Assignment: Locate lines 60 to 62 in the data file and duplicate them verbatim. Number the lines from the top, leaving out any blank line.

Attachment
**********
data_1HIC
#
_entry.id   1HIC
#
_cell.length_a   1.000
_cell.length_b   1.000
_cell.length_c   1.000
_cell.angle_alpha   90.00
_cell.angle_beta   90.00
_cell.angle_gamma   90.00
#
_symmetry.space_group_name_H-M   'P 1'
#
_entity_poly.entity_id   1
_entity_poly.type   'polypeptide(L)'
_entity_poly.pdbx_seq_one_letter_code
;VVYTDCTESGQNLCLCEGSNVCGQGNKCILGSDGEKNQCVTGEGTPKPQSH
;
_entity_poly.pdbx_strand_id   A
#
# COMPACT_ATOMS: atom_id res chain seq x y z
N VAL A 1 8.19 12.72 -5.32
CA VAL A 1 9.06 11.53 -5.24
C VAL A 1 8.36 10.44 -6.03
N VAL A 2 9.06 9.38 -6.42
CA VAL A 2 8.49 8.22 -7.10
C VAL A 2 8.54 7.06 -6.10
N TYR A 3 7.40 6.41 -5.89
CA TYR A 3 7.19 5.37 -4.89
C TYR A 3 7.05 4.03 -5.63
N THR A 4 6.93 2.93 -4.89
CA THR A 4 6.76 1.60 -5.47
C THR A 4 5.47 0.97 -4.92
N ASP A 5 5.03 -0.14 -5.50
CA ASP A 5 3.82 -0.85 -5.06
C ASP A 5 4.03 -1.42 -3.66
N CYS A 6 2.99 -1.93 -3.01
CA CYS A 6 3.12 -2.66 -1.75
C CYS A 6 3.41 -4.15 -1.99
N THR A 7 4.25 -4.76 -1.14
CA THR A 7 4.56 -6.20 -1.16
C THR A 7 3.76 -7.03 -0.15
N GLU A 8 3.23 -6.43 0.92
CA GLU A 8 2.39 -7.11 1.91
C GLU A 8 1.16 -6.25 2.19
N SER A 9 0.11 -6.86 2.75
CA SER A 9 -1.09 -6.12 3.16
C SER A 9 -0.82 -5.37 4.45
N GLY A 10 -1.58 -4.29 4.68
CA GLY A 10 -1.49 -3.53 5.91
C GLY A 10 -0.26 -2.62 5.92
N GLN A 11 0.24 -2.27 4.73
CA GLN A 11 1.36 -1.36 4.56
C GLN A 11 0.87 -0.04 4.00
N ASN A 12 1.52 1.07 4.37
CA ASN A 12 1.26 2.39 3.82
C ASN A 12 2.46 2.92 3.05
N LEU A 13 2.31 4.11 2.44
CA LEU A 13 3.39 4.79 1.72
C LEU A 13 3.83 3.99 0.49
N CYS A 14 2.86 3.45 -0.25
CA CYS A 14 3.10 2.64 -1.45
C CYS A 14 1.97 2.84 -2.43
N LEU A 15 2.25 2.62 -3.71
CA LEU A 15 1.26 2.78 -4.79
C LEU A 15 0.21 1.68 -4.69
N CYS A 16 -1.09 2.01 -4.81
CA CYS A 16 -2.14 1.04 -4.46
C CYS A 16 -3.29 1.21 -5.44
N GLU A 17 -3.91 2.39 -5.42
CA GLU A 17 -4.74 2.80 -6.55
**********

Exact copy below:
C LEU A 13 3.83 3.99 0.49
N CYS A 14 2.86 3.45 -0.25
CA CYS A 14 3.10 2.64 -1.45